The faces wear the traditional mask of the carnival, offering a fashionable path to infinite possibilities. The female is the oracle. An orchid, the symbol of feminine opulence is worn above her brow. Her headdress is adorned with life itself. It flows with the tide, and the pulse of life. On her mask is the third eye, enhancing her abilities to see destiny unfolding. The male is the dragon lord. He looks forward with confidence, and keeps attention to the movement. He wears a helmet of authority with a radiant shield above his eyes. The shield is a symbol of his  keen perception. The internal clapper is their trident, the action scepter of the gods and can transform the future.

This one of a kind  collectible medallion pendant was designed and created by Dan Riccio. It is cast in bronze or silver and the 10 pieces are hand  assembled. The castings are trimmed, polished, signed and numbered by the artist. The edition is limited to 950 pendants ( ours is 187) produced exclusively for the 37th Annual Fantasy Fest.

Alex Calder partnered with the renowned artist and sculptor, Daniel J. Riccio, to create a one-of-a-kind collectible medallion necklace to commemorate Fantasy Fest 2015.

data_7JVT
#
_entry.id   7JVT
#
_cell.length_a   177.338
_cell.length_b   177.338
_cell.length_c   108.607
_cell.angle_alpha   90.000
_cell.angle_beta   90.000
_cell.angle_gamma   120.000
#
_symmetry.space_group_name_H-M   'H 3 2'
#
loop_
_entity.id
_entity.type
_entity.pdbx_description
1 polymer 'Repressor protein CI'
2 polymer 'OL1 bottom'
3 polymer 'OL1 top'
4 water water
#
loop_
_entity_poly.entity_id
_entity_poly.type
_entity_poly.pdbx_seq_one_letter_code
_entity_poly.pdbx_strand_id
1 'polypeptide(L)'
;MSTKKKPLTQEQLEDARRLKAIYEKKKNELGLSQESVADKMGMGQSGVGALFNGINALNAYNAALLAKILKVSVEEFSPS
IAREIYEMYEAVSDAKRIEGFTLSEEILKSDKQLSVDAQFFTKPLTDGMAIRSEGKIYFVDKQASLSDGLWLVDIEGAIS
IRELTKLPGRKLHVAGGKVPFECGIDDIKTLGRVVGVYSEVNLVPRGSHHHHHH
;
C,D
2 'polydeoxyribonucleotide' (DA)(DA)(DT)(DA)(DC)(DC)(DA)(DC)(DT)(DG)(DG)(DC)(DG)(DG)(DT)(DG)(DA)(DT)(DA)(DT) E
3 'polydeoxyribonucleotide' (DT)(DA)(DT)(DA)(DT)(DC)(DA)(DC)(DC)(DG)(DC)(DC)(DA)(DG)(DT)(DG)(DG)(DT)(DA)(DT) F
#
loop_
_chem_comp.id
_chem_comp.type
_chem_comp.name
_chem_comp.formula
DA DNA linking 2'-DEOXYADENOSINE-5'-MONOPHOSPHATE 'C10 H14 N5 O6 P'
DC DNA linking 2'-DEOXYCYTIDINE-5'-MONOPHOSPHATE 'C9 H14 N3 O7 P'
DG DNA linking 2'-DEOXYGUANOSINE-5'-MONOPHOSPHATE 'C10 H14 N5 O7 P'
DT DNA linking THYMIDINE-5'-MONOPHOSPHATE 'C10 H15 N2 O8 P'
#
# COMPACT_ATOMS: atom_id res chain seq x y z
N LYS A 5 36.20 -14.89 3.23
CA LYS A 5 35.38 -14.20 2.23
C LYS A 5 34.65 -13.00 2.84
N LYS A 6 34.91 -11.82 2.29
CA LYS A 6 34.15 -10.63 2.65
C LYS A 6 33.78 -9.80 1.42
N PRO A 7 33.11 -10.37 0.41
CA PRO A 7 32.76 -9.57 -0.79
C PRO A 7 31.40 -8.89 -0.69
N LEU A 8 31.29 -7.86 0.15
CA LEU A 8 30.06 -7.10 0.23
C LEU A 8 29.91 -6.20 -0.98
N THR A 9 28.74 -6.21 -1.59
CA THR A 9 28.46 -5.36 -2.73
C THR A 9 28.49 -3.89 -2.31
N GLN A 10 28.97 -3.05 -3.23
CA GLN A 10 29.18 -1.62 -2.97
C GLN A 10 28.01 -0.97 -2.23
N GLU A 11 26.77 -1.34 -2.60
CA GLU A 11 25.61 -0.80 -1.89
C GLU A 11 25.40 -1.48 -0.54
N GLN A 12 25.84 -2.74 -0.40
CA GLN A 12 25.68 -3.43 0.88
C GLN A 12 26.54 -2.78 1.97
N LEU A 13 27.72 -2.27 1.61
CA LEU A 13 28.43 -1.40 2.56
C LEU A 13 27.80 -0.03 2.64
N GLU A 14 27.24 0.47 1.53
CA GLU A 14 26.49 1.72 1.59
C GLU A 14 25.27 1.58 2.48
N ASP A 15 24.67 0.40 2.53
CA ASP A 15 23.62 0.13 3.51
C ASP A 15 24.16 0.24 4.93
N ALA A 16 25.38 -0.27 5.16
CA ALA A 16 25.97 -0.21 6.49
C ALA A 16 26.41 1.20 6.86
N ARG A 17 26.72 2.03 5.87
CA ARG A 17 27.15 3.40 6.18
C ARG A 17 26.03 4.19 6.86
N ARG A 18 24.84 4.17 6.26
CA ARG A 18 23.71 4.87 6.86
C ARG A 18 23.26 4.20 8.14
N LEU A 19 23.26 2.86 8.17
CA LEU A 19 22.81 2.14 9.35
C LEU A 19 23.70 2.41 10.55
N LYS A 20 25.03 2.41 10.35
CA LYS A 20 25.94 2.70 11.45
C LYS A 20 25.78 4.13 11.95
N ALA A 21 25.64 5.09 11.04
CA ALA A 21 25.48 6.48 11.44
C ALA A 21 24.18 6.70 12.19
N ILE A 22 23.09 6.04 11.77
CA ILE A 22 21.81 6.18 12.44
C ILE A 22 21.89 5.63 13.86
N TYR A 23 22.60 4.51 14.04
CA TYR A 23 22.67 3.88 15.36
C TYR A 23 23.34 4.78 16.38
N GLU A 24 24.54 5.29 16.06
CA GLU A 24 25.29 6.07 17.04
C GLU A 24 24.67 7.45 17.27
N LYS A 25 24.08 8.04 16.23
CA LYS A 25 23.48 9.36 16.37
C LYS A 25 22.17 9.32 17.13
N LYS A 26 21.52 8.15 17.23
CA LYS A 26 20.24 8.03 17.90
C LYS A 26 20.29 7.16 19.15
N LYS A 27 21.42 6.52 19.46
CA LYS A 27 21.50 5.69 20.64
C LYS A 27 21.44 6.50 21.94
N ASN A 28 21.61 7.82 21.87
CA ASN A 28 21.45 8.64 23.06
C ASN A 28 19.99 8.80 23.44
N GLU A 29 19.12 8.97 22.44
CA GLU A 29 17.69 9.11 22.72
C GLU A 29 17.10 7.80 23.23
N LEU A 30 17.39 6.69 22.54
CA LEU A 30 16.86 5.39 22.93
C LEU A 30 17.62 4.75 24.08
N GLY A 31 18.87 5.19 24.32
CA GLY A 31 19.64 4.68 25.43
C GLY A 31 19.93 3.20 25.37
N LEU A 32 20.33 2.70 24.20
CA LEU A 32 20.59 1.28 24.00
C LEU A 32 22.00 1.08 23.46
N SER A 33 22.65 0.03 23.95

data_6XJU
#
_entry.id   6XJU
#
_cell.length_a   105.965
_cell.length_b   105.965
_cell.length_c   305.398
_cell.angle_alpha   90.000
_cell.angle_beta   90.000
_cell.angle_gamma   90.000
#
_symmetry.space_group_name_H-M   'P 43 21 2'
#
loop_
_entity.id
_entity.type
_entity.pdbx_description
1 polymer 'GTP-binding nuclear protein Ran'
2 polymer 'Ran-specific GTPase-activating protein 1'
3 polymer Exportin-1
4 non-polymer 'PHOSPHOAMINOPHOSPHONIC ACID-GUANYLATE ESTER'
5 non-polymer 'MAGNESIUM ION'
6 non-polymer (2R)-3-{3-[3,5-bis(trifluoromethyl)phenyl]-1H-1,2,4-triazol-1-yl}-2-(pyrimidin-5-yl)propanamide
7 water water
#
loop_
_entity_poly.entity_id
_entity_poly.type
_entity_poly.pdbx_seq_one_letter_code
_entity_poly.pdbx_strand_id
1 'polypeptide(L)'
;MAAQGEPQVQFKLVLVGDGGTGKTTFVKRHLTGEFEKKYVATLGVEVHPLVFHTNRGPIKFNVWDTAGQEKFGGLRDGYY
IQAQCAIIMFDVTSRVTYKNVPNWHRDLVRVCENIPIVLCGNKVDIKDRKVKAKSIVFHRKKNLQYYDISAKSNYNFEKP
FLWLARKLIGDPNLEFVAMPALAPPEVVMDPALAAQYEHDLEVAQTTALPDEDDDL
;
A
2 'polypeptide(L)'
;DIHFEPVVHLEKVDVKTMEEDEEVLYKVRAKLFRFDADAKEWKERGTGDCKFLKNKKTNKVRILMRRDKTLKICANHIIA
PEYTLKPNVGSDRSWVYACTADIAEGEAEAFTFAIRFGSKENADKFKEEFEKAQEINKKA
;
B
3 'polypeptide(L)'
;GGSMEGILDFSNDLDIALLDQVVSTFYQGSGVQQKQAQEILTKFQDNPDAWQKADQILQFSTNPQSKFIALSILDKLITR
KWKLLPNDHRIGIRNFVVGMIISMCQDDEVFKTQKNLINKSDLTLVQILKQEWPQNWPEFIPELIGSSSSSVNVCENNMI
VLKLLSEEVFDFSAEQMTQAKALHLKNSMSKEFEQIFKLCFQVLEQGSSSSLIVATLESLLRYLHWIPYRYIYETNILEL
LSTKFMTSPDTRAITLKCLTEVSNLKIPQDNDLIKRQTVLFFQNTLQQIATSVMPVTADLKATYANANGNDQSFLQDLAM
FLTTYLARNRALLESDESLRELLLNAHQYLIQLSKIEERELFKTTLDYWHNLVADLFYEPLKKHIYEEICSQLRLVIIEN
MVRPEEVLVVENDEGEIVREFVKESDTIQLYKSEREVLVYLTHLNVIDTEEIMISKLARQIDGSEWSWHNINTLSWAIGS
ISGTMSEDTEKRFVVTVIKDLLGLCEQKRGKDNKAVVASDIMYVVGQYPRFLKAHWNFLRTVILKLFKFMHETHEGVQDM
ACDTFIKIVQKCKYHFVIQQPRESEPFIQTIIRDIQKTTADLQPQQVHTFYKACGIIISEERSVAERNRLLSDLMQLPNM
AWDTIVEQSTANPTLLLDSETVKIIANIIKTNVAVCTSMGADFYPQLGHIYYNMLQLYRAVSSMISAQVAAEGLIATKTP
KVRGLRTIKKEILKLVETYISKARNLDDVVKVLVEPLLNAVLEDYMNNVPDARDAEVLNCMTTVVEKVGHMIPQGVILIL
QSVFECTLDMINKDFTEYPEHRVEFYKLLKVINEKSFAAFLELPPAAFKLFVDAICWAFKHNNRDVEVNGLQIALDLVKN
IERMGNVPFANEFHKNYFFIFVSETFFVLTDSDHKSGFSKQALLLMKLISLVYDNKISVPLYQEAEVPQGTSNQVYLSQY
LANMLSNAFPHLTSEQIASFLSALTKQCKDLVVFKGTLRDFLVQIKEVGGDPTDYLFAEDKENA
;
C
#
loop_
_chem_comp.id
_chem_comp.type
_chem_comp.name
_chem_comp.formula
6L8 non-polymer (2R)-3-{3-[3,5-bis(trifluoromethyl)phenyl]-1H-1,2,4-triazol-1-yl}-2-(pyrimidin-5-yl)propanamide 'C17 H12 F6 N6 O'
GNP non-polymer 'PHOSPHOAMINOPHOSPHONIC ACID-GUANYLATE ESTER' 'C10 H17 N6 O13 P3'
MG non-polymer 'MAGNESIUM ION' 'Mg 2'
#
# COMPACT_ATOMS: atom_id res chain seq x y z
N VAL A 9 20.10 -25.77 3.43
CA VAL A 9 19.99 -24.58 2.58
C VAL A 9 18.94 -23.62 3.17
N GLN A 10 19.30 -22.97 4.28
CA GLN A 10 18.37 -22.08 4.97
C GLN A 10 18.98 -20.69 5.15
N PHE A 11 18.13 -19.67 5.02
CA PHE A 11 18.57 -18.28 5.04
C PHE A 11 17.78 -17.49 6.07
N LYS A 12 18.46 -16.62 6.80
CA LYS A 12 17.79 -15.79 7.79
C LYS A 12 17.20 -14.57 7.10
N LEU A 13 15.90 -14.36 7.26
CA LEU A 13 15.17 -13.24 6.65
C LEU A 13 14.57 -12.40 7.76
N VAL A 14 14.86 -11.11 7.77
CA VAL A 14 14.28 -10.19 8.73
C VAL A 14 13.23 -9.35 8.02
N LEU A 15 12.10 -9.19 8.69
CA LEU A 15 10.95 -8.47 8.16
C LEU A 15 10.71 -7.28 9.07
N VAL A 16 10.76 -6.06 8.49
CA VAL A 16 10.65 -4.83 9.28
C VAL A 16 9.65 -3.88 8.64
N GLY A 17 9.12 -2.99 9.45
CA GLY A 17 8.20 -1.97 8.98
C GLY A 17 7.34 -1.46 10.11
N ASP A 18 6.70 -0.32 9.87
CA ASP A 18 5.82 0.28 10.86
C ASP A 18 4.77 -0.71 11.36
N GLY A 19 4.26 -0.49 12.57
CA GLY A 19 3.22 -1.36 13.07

Designed exclusively for the Fantasy Fest enthusiast, The Avatar is a truly beautiful piece of wearable art, representing the timeless tradition of personal expression through costume. Each piece is numbered and signed by the artist and available in either bronze or sterling silver. Production is limited to 950 total castings.

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Owl Bell Designed in 2015 

(can be hung or worn)

(Story Currently Unknown)

The bell has a different owl on each side. which match the two different versions of the owl thimbles that he makes. The picture above shows both sides of the bell and the two different versions of the owl thimble.

 

Love Birds Bell Designed in 2016

(Story Currently Unknown)

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Love Birds

A lovebird is one of nine species of the genus Agapornis (Greek: αγάπη agape ‘love’; όρνις ornis ‘bird’). They are a social and affectionate small species of parrot. Eight species are native to the African continent, with the grey-headed lovebird being native to Madagascar. Their name comes from the parrots’ strong, monogamous pair bonding and the long periods which paired birds spend sitting together. Lovebirds live in small flocks and eat fruit, vegetables, grasses and seeds. Black-winged lovebirds also eat insects and figs, and the black-collared lovebirds have a special dietary requirement for native figs, making them problematic to keep in captivity.

 

** descriptions and introduction provide by Dan Riccio at http://www.danielriccio.com **